As a bus driver in India, avoiding fast oncoming danger was his trade. But there was nothing V Kamaraj could do when, as he washed his face at an outdoor water tower during his lunch break, he become the first person in modern recorded history to be struck dead by a meteorite.
That is the only explanation authorities have for the bizarre demise of the 40-year-old, who was last seen relaxing in the grounds of Bharathidasan Engineering College in the southern Indian state of Tamil Nadu at noon on Saturday when an explosion was heard.
Kamaraj was found lying unconscious next to a 60cm wide crater, with serious facial injuries. Several window panes were also broken.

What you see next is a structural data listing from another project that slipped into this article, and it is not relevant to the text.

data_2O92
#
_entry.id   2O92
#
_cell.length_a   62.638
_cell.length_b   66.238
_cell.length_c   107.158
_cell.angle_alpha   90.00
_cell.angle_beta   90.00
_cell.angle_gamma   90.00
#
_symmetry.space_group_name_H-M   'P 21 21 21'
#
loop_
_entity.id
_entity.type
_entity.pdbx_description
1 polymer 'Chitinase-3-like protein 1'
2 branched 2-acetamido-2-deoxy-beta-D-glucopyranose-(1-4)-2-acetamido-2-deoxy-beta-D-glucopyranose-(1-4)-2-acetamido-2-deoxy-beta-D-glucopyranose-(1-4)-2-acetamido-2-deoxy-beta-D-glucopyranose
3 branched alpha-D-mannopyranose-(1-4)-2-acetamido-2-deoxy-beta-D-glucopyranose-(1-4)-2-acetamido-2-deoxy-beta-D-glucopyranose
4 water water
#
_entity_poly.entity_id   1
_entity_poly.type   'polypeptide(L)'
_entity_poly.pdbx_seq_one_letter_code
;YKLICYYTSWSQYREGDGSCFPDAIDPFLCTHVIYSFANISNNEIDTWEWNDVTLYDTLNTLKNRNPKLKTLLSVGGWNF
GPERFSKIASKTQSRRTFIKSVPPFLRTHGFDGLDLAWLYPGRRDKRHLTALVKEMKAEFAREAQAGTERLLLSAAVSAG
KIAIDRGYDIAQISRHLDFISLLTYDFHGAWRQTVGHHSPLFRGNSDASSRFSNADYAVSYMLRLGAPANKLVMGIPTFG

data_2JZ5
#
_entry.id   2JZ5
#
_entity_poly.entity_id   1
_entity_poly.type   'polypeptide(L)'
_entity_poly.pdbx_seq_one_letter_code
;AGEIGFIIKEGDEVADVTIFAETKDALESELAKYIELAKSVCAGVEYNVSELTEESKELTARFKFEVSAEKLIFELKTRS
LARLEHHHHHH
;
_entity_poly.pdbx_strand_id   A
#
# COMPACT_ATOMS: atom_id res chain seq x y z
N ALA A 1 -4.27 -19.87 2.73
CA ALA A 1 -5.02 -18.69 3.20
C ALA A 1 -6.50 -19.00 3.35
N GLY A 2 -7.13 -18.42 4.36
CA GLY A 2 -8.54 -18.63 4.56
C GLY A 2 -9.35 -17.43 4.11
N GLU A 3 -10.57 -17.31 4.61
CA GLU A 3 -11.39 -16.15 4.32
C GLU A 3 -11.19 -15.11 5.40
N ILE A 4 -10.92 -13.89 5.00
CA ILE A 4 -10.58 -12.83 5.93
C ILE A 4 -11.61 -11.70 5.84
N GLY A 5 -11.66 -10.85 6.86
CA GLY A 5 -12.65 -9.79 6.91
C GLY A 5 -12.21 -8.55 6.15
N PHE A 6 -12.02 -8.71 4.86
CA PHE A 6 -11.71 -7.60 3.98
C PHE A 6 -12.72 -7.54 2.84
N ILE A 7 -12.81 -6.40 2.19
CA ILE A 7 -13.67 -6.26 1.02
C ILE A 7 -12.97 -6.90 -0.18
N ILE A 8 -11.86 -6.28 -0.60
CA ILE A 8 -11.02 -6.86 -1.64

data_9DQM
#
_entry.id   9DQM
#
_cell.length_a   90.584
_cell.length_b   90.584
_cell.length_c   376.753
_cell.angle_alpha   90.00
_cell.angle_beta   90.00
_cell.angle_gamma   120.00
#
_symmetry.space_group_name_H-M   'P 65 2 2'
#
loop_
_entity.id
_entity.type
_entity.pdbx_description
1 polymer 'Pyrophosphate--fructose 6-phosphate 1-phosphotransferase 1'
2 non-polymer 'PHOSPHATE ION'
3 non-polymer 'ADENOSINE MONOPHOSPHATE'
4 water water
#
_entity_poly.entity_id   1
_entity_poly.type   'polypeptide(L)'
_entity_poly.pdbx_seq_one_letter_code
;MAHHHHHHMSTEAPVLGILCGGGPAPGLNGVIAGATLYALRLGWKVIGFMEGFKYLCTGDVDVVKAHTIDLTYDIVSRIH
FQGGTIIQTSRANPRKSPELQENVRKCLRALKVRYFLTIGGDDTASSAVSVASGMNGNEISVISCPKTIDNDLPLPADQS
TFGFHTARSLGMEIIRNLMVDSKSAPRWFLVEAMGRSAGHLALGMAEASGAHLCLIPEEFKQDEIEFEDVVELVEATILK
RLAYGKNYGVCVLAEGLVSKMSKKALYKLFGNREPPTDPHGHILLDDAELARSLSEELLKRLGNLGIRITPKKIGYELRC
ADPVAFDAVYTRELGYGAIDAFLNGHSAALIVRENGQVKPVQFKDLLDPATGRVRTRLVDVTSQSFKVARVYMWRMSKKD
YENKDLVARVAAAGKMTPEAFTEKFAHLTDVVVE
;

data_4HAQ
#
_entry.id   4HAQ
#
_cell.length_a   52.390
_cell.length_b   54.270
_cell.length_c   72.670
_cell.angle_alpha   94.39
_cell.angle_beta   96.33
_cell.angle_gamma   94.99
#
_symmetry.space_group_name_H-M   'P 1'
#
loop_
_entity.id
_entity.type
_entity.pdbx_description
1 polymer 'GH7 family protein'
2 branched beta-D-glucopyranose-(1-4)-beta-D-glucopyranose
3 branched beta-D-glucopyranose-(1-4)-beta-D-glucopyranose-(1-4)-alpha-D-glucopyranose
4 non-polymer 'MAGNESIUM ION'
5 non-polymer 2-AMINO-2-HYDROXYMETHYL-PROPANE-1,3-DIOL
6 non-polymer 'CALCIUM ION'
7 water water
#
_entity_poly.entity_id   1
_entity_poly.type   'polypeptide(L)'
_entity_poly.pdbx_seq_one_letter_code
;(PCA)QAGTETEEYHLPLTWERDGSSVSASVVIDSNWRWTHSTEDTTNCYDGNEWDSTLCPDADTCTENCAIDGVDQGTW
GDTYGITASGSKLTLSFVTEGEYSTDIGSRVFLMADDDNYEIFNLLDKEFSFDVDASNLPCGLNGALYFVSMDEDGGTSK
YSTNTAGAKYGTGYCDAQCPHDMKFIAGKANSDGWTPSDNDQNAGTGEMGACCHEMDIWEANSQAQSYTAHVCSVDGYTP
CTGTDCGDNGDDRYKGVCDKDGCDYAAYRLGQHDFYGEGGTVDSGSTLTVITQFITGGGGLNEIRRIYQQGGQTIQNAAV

"It was a sound like nothing I've ever heard before," said G Baskar, the college's principal. "There was no smell at all, no fire, nothing."
Alternative explanations such as leftover explosives from construction, or a terror attack, were swiftly ruled out by police after no chemical traces were found by forensics teams, leaving authorities with no option but to declare the most unusual of deaths.
In a country of India's size, meteorite strikes, though still rare, are recorded from time to time.
"At least one or two meteorites fall every year in India, but so far we've not had any damage to property or people," said Professor SVS Murty, of India's Physical Research Laboratory, which analyses rock samples from suspected "falls".
The victim's family will receive 100,000 rupees ($2330) from the state's public relief fund.